12. /*Test output: 00000000000000000000000000000000Test output: 00000000000000000000000000011001Test output: 10000000000000000000000000100001*/ integer MEGA_ZERO = 0; //Extrapolated: [0000 0000₁ | 0000 0000₂ | 0000 0000₃ | 0000 0000₄] If I'm correct, that's 4 bytes worth of binary zeros & ones mostly squandered (by ammature coders like myself) since typically 1 out of those 32 bits gets assigned as a boolean, becomes a substantial waste of bitspace even if you have a project that needs like four to eight or even ten togglers. And the reason why I don't dare petition the Linden-Labers to give us the ability to declare smaller vars like "char", or something like "integer8", "integer16" (for situations like this), is because that would be asking them to risk breakage on other parts of code functionality unless its on the preview grid. So this is kind of why its (IMO) better practice to use just "put in" one integer to globally toggle everything especially with a limited size of 64k per script, stuff can add up fast. After combing the LSL portal, I've noticed there's really not much info/talk about bit-flagging (unless I overlooked something) and I'm pleased that people are starting to support this as good practice for second life and I really think LL should get this wiki'd if its not already.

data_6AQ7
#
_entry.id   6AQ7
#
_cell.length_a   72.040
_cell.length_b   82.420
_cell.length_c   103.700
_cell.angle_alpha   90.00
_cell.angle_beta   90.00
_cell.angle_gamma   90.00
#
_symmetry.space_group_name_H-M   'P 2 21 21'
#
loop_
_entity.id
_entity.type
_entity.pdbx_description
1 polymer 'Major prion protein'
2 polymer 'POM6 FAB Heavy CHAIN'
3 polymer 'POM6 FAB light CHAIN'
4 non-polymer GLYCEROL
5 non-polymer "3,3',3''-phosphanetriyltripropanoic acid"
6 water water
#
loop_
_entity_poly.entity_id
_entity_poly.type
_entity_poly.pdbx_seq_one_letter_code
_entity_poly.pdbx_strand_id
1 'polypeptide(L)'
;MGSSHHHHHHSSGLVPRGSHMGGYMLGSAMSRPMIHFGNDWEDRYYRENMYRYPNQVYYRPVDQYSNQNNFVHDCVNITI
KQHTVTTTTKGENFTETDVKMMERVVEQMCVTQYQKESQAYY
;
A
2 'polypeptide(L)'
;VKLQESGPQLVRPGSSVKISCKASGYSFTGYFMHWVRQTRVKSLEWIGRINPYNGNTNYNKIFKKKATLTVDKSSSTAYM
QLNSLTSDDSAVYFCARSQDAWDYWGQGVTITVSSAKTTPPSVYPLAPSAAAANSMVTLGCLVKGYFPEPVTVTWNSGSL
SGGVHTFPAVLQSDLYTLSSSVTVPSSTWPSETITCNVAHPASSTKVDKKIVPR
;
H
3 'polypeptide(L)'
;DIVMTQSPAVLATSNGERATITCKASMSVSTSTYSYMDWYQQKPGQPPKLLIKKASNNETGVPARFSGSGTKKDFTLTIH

13. I'd prefer the term "Old School" rather than outdated but it's just a method that works, and saves the coder or "soft" coder unnecessary "memory tax" (if I can call it that) for things like multiple buttons extending/retracting multiple menus exclusively within a HUD-script that use only one global integer for all toggles. It's quite simple to understand: If you're just doing simple toggles, then the bit-masks bit-flags need to be certain even numbers that have only ONE binary "1" out of the all the "0"s within: I personally did not know this until last night. 1, 2, 4, 8, 16, 32, 64, 128, 256, 512, 1024, 2048, 4096 and so on..perfect for YES/NO togglingBinary.....Dec..Hex 00000001 = 1 ...(0x01)00000010 = 2 ...(0x02)00000100 = 4 ...(0x04)00001000 = 8 ...(0x08)00010000 = 16...(0x10)00100000 = 32...(0x20)01000000 = 64...(0x40)10000000 = 128..(0x80)and then double:0000000100000000 = 256 ..(0x100)0000001000000000 = 512 ..(0x200)0000010000000000 = 1024..(0x400)0000100000000000 = 2048..(0x800)So on...... All 1s you see here just happen to be out of each other's way. Any other numbers like 3 = 00000011 (odd number) is going to toggle it's self and others at the same time using the XOR ^ method (from what I get) and you don't want that for just simple exclusive true/false flipping. You can (however) toggle odd numbers by method of bit-shifting << or >> to basically "scoot" the 1s in or out of the way.. Assuming I'm correct hehe. I am personally thankful that LSL allows this.. EDIT: Not all even numbers contain single 1's: 6, 10, 12, 14 , 18, 22, etcetera'cetera.....